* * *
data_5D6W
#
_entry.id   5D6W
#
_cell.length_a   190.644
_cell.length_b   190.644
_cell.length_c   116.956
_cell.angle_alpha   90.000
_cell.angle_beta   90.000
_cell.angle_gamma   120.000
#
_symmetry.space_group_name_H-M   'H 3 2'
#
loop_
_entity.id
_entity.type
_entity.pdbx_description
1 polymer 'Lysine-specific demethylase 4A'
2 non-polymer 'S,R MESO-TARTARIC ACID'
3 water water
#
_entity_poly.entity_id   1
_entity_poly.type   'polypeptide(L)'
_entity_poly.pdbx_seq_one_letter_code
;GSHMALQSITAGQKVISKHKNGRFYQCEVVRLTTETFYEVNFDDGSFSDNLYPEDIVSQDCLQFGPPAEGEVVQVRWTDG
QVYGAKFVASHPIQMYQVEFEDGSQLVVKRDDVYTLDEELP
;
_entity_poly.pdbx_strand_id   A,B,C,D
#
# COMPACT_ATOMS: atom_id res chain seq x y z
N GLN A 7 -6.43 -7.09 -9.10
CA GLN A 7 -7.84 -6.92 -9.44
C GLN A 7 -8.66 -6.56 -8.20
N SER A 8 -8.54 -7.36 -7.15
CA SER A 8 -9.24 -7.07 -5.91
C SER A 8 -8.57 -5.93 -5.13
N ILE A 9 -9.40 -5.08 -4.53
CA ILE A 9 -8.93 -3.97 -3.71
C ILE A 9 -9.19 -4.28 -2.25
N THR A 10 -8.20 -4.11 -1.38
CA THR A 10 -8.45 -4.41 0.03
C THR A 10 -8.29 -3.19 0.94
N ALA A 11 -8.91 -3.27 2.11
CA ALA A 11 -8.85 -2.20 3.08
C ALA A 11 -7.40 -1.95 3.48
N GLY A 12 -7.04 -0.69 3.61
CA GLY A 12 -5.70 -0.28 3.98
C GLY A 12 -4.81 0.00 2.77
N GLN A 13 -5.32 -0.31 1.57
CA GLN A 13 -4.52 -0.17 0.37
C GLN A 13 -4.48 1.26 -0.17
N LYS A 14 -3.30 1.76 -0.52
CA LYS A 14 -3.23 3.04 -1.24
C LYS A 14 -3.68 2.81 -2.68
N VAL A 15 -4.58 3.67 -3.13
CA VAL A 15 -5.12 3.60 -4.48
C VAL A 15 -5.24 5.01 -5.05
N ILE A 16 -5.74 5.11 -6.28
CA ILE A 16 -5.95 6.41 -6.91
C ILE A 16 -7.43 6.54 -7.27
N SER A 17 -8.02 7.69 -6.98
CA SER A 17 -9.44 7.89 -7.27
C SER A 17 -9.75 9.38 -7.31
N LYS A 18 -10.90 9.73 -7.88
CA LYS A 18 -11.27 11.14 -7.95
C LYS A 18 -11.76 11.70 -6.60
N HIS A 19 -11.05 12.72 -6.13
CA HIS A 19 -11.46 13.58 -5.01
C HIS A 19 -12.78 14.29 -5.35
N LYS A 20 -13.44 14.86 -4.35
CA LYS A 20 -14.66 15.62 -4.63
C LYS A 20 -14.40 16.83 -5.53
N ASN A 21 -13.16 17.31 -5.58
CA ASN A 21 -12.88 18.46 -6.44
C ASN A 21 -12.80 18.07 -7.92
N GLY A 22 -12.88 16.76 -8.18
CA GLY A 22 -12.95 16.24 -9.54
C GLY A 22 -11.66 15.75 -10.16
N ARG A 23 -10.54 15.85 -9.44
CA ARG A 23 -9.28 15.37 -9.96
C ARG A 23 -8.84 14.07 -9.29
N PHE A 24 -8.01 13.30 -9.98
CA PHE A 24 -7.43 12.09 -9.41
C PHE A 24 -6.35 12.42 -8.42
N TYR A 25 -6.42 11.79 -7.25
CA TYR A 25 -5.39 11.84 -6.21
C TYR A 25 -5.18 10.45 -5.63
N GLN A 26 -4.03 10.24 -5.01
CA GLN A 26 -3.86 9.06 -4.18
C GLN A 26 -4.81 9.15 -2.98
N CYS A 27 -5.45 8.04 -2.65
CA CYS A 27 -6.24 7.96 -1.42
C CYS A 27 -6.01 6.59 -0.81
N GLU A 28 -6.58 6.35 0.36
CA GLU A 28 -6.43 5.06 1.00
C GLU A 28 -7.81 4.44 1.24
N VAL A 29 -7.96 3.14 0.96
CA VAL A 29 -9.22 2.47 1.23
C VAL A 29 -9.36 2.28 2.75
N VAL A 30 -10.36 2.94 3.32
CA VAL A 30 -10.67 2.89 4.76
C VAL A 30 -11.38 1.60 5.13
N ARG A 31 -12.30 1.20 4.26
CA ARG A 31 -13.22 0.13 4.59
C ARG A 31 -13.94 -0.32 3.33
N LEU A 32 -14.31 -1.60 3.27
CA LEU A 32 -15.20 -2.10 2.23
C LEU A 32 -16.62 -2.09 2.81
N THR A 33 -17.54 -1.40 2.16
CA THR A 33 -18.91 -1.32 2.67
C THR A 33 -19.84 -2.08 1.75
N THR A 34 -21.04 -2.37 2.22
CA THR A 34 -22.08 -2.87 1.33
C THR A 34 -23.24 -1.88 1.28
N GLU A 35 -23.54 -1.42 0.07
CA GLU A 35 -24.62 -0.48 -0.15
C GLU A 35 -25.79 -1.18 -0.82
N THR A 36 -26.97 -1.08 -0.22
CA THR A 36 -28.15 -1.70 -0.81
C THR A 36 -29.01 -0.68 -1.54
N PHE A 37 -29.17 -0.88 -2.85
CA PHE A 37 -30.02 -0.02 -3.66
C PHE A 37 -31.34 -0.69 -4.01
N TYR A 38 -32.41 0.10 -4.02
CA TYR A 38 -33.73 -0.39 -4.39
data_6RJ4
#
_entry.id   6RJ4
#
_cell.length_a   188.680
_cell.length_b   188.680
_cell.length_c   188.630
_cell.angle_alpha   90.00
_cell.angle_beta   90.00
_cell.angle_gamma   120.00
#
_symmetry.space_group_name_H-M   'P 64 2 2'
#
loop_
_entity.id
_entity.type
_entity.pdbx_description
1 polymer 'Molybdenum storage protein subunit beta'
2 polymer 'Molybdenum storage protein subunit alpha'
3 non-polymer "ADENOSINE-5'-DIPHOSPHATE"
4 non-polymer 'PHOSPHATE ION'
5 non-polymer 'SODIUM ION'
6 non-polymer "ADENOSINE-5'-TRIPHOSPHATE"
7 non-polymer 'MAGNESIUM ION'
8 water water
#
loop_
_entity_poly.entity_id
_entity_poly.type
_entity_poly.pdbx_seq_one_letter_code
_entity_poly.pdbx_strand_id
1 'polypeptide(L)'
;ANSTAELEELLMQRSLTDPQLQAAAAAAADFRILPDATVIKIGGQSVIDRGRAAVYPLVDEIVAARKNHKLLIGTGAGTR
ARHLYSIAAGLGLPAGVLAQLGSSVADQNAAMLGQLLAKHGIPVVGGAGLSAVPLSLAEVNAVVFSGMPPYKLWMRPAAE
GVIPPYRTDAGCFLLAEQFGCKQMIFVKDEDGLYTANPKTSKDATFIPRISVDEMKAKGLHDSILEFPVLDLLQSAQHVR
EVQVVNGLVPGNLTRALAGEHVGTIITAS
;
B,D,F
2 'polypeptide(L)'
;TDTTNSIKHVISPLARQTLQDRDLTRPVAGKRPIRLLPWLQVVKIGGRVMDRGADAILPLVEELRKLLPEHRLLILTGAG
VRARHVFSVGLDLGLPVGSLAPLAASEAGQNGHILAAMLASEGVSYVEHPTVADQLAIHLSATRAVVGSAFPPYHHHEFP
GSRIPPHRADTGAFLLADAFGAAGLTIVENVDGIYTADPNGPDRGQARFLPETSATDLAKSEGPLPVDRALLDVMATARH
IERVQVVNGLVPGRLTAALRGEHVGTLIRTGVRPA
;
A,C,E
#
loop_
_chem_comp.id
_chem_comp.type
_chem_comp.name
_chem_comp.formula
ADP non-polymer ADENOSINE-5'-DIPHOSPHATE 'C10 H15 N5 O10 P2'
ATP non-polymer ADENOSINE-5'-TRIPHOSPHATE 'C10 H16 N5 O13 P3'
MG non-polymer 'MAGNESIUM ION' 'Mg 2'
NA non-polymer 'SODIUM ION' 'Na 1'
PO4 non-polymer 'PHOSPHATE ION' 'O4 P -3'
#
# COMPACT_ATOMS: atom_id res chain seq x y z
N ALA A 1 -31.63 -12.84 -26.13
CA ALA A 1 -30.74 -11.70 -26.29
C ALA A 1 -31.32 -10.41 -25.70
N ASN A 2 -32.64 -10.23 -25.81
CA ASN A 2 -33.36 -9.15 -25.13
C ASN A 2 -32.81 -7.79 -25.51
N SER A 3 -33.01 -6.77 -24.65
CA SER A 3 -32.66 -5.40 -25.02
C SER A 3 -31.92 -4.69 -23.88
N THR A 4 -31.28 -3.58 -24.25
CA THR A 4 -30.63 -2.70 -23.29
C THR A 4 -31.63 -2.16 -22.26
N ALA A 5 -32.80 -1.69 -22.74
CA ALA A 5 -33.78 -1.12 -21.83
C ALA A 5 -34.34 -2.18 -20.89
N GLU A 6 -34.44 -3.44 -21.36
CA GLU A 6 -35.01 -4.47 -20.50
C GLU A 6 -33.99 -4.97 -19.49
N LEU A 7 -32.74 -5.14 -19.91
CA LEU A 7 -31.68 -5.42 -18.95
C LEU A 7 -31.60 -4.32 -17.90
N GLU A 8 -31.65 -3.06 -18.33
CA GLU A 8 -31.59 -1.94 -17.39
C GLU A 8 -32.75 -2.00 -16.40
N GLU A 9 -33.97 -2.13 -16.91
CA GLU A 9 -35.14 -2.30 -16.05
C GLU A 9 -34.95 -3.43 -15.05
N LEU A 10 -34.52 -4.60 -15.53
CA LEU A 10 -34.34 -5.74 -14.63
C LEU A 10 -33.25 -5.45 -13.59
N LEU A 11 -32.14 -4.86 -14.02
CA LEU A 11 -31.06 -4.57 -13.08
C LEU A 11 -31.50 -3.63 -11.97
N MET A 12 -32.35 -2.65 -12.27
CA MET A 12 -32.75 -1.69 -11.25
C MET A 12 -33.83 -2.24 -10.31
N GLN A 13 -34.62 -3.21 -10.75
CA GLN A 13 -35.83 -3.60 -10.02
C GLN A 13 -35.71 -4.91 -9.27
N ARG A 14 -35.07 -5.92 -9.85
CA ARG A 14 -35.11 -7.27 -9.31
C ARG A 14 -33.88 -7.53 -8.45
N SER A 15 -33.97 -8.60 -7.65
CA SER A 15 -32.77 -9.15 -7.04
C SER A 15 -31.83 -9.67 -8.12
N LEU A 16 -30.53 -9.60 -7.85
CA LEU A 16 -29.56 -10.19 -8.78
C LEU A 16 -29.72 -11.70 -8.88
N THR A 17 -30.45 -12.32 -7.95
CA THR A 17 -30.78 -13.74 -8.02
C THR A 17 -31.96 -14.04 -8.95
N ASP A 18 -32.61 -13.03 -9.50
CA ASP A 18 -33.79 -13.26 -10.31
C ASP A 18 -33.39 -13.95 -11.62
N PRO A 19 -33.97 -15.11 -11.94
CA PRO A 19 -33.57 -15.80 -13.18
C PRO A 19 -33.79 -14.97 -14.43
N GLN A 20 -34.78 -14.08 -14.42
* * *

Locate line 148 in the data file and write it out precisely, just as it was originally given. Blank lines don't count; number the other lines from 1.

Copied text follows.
6 non-polymer "ADENOSINE-5'-TRIPHOSPHATE"